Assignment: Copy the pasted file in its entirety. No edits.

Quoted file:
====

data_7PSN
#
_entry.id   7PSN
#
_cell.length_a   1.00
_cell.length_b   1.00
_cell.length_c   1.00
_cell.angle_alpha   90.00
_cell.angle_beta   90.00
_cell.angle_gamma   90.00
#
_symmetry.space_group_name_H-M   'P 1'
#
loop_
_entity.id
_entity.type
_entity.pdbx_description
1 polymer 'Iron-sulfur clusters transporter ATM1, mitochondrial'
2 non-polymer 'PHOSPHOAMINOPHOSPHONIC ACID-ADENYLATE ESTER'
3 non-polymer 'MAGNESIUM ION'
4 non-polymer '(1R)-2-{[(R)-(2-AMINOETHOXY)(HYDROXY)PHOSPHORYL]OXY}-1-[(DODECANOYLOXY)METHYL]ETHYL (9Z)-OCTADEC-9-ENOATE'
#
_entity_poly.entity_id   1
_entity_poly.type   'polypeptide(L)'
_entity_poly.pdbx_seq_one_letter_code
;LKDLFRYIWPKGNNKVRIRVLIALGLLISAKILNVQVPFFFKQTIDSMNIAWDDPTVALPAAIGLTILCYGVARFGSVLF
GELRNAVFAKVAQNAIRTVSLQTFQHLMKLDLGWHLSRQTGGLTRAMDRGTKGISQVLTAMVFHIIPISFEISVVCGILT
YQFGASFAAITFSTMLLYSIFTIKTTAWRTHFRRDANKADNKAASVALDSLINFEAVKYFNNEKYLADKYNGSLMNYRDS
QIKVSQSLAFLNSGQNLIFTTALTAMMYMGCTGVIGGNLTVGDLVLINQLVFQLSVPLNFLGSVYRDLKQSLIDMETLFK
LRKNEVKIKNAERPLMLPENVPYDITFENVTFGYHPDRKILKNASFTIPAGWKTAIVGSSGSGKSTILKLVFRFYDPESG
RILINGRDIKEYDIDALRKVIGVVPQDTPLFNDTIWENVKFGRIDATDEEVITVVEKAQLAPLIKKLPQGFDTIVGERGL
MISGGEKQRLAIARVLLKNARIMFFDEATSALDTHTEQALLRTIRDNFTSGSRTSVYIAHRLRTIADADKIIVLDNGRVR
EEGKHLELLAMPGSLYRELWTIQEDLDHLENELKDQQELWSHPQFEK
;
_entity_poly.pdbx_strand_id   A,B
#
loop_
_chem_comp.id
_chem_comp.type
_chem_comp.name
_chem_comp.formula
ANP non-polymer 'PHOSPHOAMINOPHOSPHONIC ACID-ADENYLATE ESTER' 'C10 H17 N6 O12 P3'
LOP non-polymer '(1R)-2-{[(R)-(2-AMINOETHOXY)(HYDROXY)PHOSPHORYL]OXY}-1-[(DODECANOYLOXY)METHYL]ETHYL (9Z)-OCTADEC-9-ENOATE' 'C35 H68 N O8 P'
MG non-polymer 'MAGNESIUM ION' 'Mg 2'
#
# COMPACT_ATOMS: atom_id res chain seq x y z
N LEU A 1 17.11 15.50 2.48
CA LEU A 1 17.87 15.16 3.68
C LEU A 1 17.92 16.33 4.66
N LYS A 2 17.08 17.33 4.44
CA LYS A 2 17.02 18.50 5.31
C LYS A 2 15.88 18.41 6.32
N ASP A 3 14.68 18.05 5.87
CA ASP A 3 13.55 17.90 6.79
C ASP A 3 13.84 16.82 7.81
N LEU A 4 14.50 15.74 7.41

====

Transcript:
data_7PSN
#
_entry.id   7PSN
#
_cell.length_a   1.00
_cell.length_b   1.00
_cell.length_c   1.00
_cell.angle_alpha   90.00
_cell.angle_beta   90.00
_cell.angle_gamma   90.00
#
_symmetry.space_group_name_H-M   'P 1'
#
loop_
_entity.id
_entity.type
_entity.pdbx_description
1 polymer 'Iron-sulfur clusters transporter ATM1, mitochondrial'
2 non-polymer 'PHOSPHOAMINOPHOSPHONIC ACID-ADENYLATE ESTER'
3 non-polymer 'MAGNESIUM ION'
4 non-polymer '(1R)-2-{[(R)-(2-AMINOETHOXY)(HYDROXY)PHOSPHORYL]OXY}-1-[(DODECANOYLOXY)METHYL]ETHYL (9Z)-OCTADEC-9-ENOATE'
#
_entity_poly.entity_id   1
_entity_poly.type   'polypeptide(L)'
_entity_poly.pdbx_seq_one_letter_code
;LKDLFRYIWPKGNNKVRIRVLIALGLLISAKILNVQVPFFFKQTIDSMNIAWDDPTVALPAAIGLTILCYGVARFGSVLF
GELRNAVFAKVAQNAIRTVSLQTFQHLMKLDLGWHLSRQTGGLTRAMDRGTKGISQVLTAMVFHIIPISFEISVVCGILT
YQFGASFAAITFSTMLLYSIFTIKTTAWRTHFRRDANKADNKAASVALDSLINFEAVKYFNNEKYLADKYNGSLMNYRDS
QIKVSQSLAFLNSGQNLIFTTALTAMMYMGCTGVIGGNLTVGDLVLINQLVFQLSVPLNFLGSVYRDLKQSLIDMETLFK
LRKNEVKIKNAERPLMLPENVPYDITFENVTFGYHPDRKILKNASFTIPAGWKTAIVGSSGSGKSTILKLVFRFYDPESG
RILINGRDIKEYDIDALRKVIGVVPQDTPLFNDTIWENVKFGRIDATDEEVITVVEKAQLAPLIKKLPQGFDTIVGERGL
MISGGEKQRLAIARVLLKNARIMFFDEATSALDTHTEQALLRTIRDNFTSGSRTSVYIAHRLRTIADADKIIVLDNGRVR
EEGKHLELLAMPGSLYRELWTIQEDLDHLENELKDQQELWSHPQFEK
;
_entity_poly.pdbx_strand_id   A,B
#
loop_
_chem_comp.id
_chem_comp.type
_chem_comp.name
_chem_comp.formula
ANP non-polymer 'PHOSPHOAMINOPHOSPHONIC ACID-ADENYLATE ESTER' 'C10 H17 N6 O12 P3'
LOP non-polymer '(1R)-2-{[(R)-(2-AMINOETHOXY)(HYDROXY)PHOSPHORYL]OXY}-1-[(DODECANOYLOXY)METHYL]ETHYL (9Z)-OCTADEC-9-ENOATE' 'C35 H68 N O8 P'
MG non-polymer 'MAGNESIUM ION' 'Mg 2'
#
# COMPACT_ATOMS: atom_id res chain seq x y z
N LEU A 1 17.11 15.50 2.48
CA LEU A 1 17.87 15.16 3.68
C LEU A 1 17.92 16.33 4.66
N LYS A 2 17.08 17.33 4.44
CA LYS A 2 17.02 18.50 5.31
C LYS A 2 15.88 18.41 6.32
N ASP A 3 14.68 18.05 5.87
CA ASP A 3 13.55 17.90 6.79
C ASP A 3 13.84 16.82 7.81
N LEU A 4 14.50 15.74 7.41